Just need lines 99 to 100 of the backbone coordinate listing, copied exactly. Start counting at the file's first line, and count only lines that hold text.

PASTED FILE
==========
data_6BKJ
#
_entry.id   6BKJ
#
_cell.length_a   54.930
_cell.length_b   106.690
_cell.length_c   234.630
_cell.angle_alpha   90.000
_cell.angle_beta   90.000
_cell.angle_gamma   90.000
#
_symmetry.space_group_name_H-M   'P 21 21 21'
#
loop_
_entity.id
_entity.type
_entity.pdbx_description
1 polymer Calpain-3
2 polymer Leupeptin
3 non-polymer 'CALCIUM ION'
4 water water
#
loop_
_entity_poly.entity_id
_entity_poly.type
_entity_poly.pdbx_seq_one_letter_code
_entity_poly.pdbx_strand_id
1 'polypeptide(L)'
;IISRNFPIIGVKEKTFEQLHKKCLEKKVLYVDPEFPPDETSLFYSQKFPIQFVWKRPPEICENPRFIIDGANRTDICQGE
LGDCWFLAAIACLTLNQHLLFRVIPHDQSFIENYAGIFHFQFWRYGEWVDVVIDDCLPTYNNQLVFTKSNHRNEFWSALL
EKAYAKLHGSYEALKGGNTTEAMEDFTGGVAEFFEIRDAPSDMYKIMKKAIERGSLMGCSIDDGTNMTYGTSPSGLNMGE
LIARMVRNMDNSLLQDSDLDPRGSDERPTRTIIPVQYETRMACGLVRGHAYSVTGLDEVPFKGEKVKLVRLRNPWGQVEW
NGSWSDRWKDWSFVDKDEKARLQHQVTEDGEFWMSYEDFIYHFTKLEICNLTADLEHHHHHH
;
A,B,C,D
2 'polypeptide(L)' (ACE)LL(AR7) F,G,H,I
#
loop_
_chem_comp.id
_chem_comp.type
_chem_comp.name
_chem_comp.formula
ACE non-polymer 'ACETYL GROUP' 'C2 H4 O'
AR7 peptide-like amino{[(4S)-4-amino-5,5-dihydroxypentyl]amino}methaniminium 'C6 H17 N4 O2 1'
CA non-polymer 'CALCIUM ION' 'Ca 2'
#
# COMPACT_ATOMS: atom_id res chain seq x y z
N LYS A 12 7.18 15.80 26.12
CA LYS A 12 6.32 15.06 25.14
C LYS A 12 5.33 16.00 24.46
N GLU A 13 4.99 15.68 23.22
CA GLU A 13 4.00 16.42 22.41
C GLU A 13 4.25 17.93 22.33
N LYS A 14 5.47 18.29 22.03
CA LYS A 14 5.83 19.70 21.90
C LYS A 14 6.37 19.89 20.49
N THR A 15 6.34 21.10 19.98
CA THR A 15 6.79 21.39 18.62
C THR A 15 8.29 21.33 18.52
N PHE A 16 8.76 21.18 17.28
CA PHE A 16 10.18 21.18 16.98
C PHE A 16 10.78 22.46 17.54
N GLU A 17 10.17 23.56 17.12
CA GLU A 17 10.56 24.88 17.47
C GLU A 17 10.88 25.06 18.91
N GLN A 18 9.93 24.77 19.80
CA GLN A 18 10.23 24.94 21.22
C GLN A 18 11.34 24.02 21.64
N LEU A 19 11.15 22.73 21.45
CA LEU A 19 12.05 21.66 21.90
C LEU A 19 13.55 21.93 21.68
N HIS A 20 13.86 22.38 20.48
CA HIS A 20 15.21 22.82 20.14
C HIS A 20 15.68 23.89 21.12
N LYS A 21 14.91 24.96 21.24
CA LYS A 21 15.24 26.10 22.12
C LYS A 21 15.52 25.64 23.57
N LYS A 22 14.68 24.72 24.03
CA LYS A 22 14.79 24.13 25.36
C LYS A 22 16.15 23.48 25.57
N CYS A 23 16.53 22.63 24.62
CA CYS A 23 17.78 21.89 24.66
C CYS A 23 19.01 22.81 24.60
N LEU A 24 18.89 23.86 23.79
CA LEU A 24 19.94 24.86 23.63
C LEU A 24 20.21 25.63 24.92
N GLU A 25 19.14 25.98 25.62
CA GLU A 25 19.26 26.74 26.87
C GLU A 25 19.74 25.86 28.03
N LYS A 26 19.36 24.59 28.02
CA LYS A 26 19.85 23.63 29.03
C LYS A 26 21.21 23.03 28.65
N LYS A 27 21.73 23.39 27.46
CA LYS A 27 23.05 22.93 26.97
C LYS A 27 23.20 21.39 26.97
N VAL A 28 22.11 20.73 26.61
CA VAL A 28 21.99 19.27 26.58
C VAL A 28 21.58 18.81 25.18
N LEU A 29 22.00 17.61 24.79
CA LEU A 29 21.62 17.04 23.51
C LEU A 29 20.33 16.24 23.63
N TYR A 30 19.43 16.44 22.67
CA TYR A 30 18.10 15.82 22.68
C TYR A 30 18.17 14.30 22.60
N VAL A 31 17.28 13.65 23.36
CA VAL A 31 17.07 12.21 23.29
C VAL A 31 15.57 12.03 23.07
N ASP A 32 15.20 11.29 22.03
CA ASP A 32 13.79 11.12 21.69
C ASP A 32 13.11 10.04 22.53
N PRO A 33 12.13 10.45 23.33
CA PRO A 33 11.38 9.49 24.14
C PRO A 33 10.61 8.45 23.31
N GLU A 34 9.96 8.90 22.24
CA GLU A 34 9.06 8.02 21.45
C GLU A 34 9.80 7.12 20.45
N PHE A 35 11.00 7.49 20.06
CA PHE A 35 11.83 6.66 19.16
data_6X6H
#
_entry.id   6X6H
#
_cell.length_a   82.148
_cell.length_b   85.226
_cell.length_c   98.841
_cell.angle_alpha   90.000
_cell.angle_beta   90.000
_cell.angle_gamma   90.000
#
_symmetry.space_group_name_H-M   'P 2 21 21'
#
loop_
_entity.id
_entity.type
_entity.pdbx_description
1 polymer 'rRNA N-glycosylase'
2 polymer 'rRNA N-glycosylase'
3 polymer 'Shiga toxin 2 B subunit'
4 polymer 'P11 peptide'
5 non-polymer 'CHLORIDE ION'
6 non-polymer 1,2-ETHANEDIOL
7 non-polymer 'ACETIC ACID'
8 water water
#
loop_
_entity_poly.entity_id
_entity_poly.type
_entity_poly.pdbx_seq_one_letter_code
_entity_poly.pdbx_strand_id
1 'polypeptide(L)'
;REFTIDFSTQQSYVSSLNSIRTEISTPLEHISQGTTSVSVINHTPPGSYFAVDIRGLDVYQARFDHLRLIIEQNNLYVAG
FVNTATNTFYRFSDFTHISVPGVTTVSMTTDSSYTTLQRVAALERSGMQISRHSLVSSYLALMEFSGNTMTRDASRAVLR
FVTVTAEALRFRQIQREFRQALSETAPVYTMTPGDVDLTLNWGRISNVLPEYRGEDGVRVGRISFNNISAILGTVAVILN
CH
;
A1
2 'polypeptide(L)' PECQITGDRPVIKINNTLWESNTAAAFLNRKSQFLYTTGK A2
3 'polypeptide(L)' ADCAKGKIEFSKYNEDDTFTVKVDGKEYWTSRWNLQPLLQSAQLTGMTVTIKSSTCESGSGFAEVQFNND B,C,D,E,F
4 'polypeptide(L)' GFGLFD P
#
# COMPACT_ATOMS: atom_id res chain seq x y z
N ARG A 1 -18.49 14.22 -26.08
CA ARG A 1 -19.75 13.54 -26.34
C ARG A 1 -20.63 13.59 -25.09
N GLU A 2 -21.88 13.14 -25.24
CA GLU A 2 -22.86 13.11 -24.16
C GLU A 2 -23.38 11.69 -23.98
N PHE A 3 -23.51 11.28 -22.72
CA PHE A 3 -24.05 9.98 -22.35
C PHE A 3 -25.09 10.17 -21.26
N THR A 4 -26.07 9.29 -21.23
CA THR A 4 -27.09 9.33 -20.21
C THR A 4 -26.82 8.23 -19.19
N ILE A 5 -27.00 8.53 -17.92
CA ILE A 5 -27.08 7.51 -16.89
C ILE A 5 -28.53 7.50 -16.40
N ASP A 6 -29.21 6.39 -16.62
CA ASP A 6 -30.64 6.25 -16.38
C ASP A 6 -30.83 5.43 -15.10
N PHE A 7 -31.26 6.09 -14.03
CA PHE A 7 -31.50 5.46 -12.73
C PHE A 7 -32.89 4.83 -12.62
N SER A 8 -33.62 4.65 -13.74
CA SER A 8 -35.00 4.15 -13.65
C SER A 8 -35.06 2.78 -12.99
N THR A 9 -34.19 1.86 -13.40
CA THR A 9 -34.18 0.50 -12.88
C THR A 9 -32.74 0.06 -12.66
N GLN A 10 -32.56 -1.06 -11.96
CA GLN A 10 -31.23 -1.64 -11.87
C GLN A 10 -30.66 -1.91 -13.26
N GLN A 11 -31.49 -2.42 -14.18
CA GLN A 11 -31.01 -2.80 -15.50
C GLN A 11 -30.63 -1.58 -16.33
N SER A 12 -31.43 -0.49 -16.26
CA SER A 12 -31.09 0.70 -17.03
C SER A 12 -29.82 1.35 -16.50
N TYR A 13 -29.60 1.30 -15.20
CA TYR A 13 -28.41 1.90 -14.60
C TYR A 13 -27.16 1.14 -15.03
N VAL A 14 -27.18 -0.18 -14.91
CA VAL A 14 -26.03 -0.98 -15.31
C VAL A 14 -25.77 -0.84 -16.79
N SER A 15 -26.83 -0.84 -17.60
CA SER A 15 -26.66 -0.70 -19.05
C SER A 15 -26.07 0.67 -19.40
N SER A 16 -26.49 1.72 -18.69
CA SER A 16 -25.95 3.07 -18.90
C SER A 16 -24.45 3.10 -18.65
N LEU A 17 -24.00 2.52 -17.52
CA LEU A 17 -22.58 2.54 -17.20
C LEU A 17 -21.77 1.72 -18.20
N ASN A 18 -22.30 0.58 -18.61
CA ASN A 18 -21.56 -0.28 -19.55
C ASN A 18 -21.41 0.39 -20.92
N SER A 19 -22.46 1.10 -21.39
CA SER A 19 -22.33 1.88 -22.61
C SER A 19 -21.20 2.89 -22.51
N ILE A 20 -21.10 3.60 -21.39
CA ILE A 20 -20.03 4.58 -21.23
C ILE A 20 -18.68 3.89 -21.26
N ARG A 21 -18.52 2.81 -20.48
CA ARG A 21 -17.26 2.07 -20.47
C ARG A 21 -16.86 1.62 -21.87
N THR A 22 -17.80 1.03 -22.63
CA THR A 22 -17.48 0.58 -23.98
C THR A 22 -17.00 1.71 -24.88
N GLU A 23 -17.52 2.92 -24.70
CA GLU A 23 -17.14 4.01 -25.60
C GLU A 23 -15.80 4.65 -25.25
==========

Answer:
N LEU A 29 22.00 17.61 24.79
CA LEU A 29 21.62 17.04 23.51